1. Jun 16, 2007

### bolei

Hi there, Im new to here, and I bring some questions here too, hope can be solved here~
(1)if one loop that essentially has a current by power supply, meanwhile it is experienced a induced current too, then what's the resultant current? add them or what?
(2)as you know, Inductance L = somesomething/I, does it depend on I, well, obviously yes if we judge from the formular, but one text book said it doesn't depend on I, so just wanna ensure this.
(3)an extra question...hehe...be patient plz...
as we know, one function of inductor is that it can give a protection while the current suddenly changed, why?
Cheers guys!

2. Jun 16, 2007

### ranger

Hi bolei and welcome to PF.

(1) Do you know the direction of the induced current?

(2) The inductance is a function of the physical characteristics, much like how capacitance is function of the geometrical and physical characteristics of the capacitor. That "somesomething/I"; people will misinterpret when you say I, as this is the symbol for current, in this case I take it you meant to say length of the solenoid?

(3) I believe when implemented to do this function, they are called chokes. You should read up on Lenz's law. This is partially related to (1).

Last edited: Jun 16, 2007
3. Jun 16, 2007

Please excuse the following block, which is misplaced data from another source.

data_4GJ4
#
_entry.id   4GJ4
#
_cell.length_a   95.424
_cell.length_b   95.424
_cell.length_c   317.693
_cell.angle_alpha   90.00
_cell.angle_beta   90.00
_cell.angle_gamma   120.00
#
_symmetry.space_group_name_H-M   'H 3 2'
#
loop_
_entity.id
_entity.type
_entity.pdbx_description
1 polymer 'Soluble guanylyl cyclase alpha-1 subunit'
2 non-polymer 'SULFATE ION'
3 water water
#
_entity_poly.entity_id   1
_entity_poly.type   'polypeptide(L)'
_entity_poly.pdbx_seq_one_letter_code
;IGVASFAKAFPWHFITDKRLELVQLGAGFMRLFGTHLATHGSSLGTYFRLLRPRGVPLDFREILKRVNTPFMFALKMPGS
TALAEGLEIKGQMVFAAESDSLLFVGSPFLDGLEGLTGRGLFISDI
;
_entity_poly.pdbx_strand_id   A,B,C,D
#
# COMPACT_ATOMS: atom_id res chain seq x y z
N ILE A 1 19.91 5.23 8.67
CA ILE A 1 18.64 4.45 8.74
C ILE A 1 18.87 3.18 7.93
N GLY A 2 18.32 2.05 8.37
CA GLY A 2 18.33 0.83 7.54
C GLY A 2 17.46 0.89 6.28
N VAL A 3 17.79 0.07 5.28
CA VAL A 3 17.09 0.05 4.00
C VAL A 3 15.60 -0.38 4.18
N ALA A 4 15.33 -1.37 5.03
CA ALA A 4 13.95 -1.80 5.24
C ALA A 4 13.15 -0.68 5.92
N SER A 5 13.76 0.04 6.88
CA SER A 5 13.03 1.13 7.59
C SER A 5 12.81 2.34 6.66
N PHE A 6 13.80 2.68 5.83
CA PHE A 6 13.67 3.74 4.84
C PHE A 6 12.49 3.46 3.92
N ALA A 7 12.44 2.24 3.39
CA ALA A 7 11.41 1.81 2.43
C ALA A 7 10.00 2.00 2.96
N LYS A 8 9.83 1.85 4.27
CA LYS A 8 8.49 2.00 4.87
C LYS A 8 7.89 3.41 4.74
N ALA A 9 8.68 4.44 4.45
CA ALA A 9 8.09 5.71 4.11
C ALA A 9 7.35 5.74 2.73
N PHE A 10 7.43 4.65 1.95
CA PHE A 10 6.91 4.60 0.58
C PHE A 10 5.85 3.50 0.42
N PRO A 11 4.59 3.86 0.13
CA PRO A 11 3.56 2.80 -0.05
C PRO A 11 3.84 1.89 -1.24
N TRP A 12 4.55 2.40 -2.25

### bolei

sorry for the misinterpretation ranger, for question1, let's say they are running to different direction, for question 2,L = NA/I where N is the number of turns, A is the magnetic flux and I is the current.
Thx again!

Last edited: Jun 16, 2007
4. Jun 16, 2007

### mjsd

$$L = \frac{NA}{i} =\frac{\lambda}{i}$$ here is called the self-inductance. Induced voltage across a N-turn coil is by Faraday's law:
$$v=\frac{d (NA)}{dt} = N\frac{dA}{dt}=N\frac{d}{dt}(\mathcal{P} N i) = N^2\mathcal{P} \frac{di}{dt}=L\frac{di}{dt}$$
here $$\mathcal{P}$$ is the permeance of space occupied by the flux which just describes the magnetic properties of this space. in some text it is also called the "reluctance of a path for magnetic flux". This concept is usefull in Magnetic circuits (analogous with the electric circuit where there is V=IR) from above you can see that
$$L=\frac{N^2}{\mathcal{P}}$$

5. Jun 16, 2007

### ranger

(1) I don't like the way you are assuming a different current direction. This shows that you have not quite grasped the concepts of how an inductor really works; I have provided a link that may help you. However, generally speaking, if we have a component and we have opposite directional currents flowing through it, they will subtract. But with regards to your inductor question, read this: